The Corporation (Book & Movie Review)
One hundred and fifty years ago, the corporation was a relatively insignificant entity. Today, it is a vivid, dramatic and pervasive presence in all our lives. Like the Church, the Monarchy and the Communist Party in other times and places, the corporation is today’s dominant institution. But history humbles dominant institutions. All have been crushed, belittled or absorbed into some new order.
The corporation is unlikely to be the first to defy history. In this complex and highly entertaining documentary, Mark Achbar, co-director of the influential and inventive Manufacturing Consent: Noam Chomsky And The Media, teams up with co-director Jennifer Abbott and writer Joel Bakan to examine the far-reaching repercussions of the corporation’s increasing preeminence.
Based on Bakan’s book The Corporation: The Pathological Pursuit of Profit and Power, the film is a timely, critical inquiry that invites CEOs, whistle-blowers, brokers, gurus, spies, players, pawns and pundits on a graphic and engaging quest to reveal the corporation’s inner workings, curious history, controversial impacts and possible futures.
Featuring illuminating interviews with Noam Chomsky, Michael Moore, Howard Zinn and many others, The Corporation charts the spectacular rise of an institution aimed at achieving specific economic goals as it also recounts victories against this apparently invincible force.
The Economics of Innocent Fraud: Truth for Our Time (Book Review)
John Kenneth Galbraith, lifelong critic of unbridled corporate power and one of the most renowned economists of the twentieth century, delivers a scathing polemic on today’s economics, politics and public morality.
Sounding the alarm on the gap between ‘conventional wisdom’ and reality, Galbraith distils years of expertise in this radical critique of our society. He shows the danger of the private sector’s unprecedented and unbridled control over public life – from government to the military to the environment.
And he reveals how politicians and the media have colluded in the myths of a benign ‘market’: that big business always knows best, that minimal intervention stimulates the economy, that obscene pay gaps and unrestrained self-enrichment are an inevitable by-product of the system. The result, he shows, is that we have given ourselves over to a lie and come to accept legal, legitimate, innocent fraud.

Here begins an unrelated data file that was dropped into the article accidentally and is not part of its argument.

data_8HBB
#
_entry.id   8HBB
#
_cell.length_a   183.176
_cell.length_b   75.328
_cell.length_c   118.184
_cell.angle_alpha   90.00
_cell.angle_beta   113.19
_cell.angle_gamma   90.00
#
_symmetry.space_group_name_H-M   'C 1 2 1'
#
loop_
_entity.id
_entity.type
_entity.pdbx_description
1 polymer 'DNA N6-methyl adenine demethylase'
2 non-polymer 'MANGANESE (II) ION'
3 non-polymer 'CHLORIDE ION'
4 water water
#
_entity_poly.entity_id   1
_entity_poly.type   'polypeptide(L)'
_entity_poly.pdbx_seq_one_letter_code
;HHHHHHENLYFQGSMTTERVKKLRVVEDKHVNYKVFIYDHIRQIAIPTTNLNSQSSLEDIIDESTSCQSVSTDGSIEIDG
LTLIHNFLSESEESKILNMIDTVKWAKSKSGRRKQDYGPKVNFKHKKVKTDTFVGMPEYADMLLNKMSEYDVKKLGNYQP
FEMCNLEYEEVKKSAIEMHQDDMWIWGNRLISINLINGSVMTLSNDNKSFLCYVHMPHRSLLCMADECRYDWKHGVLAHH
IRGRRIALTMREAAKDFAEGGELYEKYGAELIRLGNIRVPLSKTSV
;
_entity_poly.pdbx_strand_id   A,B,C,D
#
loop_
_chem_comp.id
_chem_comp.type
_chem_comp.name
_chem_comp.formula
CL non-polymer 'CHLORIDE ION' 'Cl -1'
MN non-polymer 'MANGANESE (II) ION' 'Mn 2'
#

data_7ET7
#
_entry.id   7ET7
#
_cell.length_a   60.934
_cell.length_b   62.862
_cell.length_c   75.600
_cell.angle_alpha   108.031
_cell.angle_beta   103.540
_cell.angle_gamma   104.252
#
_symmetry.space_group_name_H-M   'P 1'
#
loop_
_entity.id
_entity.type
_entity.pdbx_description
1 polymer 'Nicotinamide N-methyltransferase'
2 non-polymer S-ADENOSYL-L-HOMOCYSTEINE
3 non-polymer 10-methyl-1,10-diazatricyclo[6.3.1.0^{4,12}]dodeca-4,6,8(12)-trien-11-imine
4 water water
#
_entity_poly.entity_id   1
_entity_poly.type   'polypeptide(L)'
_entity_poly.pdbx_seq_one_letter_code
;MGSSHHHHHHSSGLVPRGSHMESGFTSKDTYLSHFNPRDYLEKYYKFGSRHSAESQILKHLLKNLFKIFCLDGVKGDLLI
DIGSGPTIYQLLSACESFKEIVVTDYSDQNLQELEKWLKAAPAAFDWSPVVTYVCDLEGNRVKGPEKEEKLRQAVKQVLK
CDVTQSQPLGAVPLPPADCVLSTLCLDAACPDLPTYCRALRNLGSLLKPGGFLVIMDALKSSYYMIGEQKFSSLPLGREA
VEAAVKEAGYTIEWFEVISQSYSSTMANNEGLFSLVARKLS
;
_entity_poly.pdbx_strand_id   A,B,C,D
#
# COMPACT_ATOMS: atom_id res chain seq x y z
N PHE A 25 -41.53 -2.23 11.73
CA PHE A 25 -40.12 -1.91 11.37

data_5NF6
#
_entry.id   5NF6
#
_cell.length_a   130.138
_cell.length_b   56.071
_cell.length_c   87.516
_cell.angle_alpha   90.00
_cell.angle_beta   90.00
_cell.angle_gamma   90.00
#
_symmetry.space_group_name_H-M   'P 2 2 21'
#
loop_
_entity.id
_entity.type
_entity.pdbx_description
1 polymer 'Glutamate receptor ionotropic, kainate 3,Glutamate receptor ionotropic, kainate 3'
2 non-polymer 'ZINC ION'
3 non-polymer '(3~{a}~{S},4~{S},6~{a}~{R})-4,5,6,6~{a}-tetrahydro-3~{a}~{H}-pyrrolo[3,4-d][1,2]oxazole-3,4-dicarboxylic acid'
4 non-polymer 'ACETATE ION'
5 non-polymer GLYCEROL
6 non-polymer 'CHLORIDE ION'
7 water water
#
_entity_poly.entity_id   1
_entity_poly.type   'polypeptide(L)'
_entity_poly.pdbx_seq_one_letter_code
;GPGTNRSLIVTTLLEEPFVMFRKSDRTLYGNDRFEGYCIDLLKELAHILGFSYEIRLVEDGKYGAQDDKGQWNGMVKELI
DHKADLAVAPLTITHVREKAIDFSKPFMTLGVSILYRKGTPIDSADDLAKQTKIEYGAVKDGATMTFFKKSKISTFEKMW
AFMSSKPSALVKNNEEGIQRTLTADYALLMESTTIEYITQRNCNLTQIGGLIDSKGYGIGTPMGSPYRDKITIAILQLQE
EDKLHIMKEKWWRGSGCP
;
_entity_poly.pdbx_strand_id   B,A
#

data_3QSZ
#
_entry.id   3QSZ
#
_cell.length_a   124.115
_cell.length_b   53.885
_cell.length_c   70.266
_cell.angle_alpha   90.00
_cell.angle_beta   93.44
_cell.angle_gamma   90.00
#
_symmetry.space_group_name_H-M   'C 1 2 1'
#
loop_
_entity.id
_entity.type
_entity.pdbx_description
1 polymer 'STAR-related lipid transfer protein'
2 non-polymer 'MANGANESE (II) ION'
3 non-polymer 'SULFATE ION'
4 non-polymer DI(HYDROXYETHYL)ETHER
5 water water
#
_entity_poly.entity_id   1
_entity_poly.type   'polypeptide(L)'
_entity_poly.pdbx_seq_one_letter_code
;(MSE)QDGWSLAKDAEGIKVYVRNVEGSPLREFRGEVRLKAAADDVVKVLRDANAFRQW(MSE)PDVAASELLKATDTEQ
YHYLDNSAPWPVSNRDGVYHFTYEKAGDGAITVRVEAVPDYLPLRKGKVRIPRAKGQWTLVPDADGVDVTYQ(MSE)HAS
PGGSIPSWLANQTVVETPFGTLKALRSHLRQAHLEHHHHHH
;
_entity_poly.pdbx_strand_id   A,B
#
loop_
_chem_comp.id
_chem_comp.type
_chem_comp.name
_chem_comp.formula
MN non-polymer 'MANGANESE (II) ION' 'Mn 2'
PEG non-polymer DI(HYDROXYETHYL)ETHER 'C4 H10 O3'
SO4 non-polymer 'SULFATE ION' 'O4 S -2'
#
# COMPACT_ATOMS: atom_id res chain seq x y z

Galbraith’s analysis purports to show that the gulf between truth and illusion has never been wider. It is essential reading for anyone who cares about the economic and political future of the world.
Extracts of some of the interesting chapters in the book follow:
‘The specious world of work’:
Here is the paradox, the word “work” embraces equally those for whom it is exhausting, boring, disagreeable, and those for whom it is a clear pleasure with no sense of the obligatory … but that is not all. Those who most enjoy work – and this should be emphasised – are all but universally the best paid. This is accepted … the wages, or more precisely the salaries, bonuses and stock options, are the most munificent at the top, where work is a pleasure … Nor until recently did the inflated compensation and extensive perquisites of functional or nonfunctional executives lead to critical comment.
‘The Corporate Power’:
The myths of investor authority, of the serving stock-holder, the ritual meetings of directors and the annual stockholder meeting persist, but no mentally viable observer of the modern corporation can escape the reality. Coporate power lies with management – a bureacracy in control of its task and its compensation. Rewards that can verge on larceny. This is wholly evident. On frequent recent occasions, it has been referred to as the corporate scandal.
‘The World of Finance’:
Here another largely accepted manifestation of fraud. It occurs when a less than successful venture encounters the adverse forces of reality. The causes of reduced corporate performance have been realised. They are, invariably the same – impersonal market forces, absent public restraints, simple theft. The universal remedy: vigourous downsizing – layoffs of the least responsible.
The larger the number so released, the better regarded the financial prospect.